KUALA LUMPUR, Oct 1 — Some people start home businesses due to an obsessive passion for what they create. Others do it for the money. A few are just plain bored and need new ways to pass the time. And then there are those who do it because of love.
In the case of Padkos, a home-based producer of biltong (a type of dried, cured meat strips hailing from South Africa) here in Malaysia, it’s a love story of Cape Town meets Kuala Lumpur.
Run by South African Zibya Hansa and her Malaysian husband Salim Abu Haniffa, Padkos (which means “road food” in Afrikaans) offers hand-crafted South African snacks on the go — with a subtle local twist.
Zibya (who is of Portuguese, Cape Malay and Gujerati heritage, having grown up in Cape Town and Durban) first met Salim during the 2010 FIFA World Cup that took place in South Africa.
She recalls, “A mutual friend connected us: I got him to stay with my sister in Johannesburg for the finals. I joined him there for the game. Two years of trips and late-night Skype calls, and two kids later, here we are!”
Moving to Malaysia exposed Zibya to an entirely new array of foods and flavours. She says, “With my colourful heritage, food was always an immersion of Indian, Cape Malay and Boere (South African Dutch) influences. After a few months in Malaysia, I started creating my own dishes that are a blend of South Africa and Malaysia. For example, a bobotie — the national dish of South Africa — is no longer just bobotie; it’s now better with sambal.”
Salim was the biggest fan of his wife’s cooking and soon others — family, friends and colleagues — followed suit. Zibya says, “What began as an experiment became a bit of a hobby as we tested out my mum’s recipe with local and imported meats. We discovered the preferred biltong to be not too dry with a little bite. After 5-6 months of trials, our local friends began ordering our biltong for cocktail parties or just as a healthy alternative snack food. That’s pretty much how we started.”
One would assume that the earnest home cook has been making biltong since her younger days in Cape Town. Surprisingly, Zibya reveals that she only learned to make the South African delicacy after moving to Kuala Lumpur.
She says, “I experimented with my mum’s guidance. The climate makes a big difference due to the heat and humidity, hence we’re careful to make sure the meat is dried and stored well to avoid any potential mould.”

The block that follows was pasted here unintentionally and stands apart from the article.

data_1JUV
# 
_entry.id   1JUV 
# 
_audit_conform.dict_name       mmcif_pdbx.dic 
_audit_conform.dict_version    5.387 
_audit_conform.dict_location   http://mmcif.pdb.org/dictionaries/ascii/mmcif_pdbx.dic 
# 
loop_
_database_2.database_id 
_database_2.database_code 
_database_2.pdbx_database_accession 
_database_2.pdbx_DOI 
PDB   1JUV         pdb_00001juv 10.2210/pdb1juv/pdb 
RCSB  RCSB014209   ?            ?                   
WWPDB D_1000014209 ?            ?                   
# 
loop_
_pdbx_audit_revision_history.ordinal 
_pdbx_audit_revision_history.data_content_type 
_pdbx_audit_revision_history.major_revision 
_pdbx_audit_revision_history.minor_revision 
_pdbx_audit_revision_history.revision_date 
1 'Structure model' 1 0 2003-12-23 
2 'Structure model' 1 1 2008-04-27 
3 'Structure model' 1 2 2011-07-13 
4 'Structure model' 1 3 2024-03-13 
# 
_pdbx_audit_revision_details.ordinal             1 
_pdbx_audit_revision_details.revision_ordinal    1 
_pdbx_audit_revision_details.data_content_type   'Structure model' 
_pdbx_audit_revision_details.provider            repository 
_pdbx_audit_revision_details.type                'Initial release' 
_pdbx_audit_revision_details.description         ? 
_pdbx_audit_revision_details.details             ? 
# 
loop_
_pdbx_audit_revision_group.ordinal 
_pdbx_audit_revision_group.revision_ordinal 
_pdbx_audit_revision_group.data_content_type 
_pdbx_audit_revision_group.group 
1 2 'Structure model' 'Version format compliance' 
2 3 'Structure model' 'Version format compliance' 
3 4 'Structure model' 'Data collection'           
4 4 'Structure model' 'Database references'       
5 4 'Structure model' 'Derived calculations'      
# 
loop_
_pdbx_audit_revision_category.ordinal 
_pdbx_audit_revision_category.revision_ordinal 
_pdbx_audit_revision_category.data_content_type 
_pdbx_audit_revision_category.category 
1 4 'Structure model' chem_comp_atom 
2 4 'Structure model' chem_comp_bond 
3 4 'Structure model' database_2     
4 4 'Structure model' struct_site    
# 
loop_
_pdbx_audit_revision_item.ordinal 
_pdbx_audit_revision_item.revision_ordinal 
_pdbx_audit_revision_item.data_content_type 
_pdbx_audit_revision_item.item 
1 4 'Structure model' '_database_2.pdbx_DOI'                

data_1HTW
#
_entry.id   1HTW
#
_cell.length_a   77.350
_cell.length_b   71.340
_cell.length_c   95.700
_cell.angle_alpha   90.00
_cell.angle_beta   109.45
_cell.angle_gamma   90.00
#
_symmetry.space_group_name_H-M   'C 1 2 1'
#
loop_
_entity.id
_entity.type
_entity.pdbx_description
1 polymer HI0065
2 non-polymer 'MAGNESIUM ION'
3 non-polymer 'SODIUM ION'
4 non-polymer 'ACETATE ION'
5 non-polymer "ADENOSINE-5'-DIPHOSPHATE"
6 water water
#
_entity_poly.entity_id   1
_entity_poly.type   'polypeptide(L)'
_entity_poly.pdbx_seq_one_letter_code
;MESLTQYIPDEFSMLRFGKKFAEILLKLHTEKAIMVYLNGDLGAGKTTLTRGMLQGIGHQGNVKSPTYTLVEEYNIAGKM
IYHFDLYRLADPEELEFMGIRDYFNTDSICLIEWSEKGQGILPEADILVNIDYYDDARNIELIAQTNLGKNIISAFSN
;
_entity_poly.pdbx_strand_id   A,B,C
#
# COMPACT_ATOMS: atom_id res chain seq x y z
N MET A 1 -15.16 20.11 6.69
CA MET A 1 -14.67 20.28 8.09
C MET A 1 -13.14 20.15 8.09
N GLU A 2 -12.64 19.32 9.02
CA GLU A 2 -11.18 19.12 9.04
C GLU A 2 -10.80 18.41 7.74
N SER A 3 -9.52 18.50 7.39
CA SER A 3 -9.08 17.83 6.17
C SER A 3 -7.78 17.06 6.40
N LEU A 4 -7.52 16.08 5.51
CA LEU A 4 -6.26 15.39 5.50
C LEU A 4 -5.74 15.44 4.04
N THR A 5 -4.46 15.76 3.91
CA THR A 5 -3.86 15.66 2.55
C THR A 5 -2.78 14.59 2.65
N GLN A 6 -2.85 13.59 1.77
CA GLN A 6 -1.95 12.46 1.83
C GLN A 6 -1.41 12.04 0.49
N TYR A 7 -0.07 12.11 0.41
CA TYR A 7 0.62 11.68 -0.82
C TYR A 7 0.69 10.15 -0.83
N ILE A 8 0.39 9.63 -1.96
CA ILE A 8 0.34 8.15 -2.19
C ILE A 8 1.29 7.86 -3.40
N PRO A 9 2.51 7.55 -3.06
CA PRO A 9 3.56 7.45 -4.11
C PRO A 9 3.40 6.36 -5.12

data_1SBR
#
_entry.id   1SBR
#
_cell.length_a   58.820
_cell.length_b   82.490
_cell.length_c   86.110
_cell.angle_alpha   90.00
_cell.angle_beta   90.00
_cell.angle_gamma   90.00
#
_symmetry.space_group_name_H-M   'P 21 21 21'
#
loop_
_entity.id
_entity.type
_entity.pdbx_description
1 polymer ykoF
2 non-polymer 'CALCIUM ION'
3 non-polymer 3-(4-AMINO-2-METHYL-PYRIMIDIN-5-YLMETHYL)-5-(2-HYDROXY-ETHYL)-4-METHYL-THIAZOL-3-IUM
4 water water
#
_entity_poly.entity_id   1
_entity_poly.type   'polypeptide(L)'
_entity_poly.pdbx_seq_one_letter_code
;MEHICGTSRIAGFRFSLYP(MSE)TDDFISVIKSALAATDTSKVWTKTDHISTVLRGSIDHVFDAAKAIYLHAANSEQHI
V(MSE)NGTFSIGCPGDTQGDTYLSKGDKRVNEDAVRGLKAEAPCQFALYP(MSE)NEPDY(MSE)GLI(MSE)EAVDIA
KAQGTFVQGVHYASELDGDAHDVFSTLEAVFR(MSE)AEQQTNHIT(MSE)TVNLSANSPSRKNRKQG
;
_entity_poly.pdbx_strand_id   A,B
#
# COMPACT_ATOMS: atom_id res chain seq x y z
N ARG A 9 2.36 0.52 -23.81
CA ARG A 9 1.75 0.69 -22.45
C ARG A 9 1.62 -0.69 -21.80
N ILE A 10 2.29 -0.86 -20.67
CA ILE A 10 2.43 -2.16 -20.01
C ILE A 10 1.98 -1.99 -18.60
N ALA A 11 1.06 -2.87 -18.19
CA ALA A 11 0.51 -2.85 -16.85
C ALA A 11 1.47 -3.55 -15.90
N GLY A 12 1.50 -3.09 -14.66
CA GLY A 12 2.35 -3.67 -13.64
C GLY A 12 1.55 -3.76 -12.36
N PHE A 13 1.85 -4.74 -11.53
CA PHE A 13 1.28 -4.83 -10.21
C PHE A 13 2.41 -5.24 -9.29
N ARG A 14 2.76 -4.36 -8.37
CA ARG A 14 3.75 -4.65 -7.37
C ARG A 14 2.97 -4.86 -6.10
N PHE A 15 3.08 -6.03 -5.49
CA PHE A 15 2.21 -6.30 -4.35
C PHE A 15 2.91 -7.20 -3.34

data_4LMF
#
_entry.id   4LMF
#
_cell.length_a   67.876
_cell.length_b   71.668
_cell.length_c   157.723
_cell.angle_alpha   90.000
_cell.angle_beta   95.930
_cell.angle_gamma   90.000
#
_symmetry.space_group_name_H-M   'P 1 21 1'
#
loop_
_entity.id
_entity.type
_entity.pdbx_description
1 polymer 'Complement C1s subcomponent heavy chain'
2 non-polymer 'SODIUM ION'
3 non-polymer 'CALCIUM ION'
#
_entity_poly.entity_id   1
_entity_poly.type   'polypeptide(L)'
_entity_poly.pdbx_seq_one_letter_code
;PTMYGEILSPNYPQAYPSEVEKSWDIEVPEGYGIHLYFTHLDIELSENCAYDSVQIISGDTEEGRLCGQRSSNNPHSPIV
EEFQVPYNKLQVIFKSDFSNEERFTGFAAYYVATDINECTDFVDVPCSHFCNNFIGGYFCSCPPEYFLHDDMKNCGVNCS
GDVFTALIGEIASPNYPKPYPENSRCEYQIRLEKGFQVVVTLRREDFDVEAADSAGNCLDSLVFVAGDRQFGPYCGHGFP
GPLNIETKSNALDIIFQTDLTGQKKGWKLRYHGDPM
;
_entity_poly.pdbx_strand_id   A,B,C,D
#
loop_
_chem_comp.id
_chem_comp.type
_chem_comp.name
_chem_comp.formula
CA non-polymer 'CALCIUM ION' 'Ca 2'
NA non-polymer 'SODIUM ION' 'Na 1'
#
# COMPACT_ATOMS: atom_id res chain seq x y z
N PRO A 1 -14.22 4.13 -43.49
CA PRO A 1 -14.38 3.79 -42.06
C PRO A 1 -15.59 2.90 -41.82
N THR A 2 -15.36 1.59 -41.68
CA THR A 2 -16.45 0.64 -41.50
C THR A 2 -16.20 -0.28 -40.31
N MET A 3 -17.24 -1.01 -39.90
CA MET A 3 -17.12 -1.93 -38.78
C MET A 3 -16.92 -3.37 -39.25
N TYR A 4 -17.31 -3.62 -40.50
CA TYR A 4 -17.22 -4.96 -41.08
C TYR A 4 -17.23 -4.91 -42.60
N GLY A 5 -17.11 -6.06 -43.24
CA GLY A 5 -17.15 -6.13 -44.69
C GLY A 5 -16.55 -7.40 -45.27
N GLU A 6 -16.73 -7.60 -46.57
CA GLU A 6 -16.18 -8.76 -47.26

The process of making biltong in Malaysia is unchanged in terms of spicing the meat. However, marination needs to be a little longer to avoid the impact of humidity when air drying it.
Salim says, “We use a drying box to air dry the meat and sometimes a dehydrator. The key here since most of the meat is imported is to ensure it’s as fresh as possible — chilled, not frozen — and processed as soon as it is taken home.”
While Padkos isn’t the first biltong producer in KL, Zibya and Salim differentiate themselves with their choice of ingredients. Salim says, “We use prime lean grain-fed topside Australian or New Zealand steaks, Sri Lankan coriander, Sarawak white peppercorns and organic apple cider vinegar so you get a great Asian biltong. Each piece is doused individually before slicing — not hacking — for individual air-drying.”
In South Africa, biltong is made from a variety of meats such as beef, chicken and fish. Game meat — kudu, springbok, wildebeest and even ostrich — is also commonly used.
Padkos offers both beef and lamb biltong in 50-grams, 100-grams and 500-grams bags. Flavours include the traditional-tasting Old School, fiery Pepper Punch and tangy Busta Lime. Besides the air-dried meat snacks, they also sell Mebos Chutney made from dried apricot.
The duo already has new products such as corned beef and naaz sauce (a spicy pickled apricot sauce for fried meats) in the pipeline thanks to encouraging response from customers.
Zibya says, “Requests have come in for chilli lemon and even kangaroo! We will first expand to include the basic flavours of chilli, garlic and barbecue before moving on to other meats. Currently we are in the experimental phase of the naaz sauce. I think Malaysians will love it; my in-laws sure do!”
Family permeates everything the couple does, and by starting Padkos, they hope to create a new legacy for their children. Zibya says, “The taste reminds me of home, especially when the smell of roasting coriander and drying meat wafts through the air. Our kids are of both Malaysian and South African heritage and we want them to grow up knowing both nasi lemak and biltong.”
That sounds like an enviable childhood, filled with the best of two worlds, full of love and flavours. A taste anyone would be fortunate to savour.
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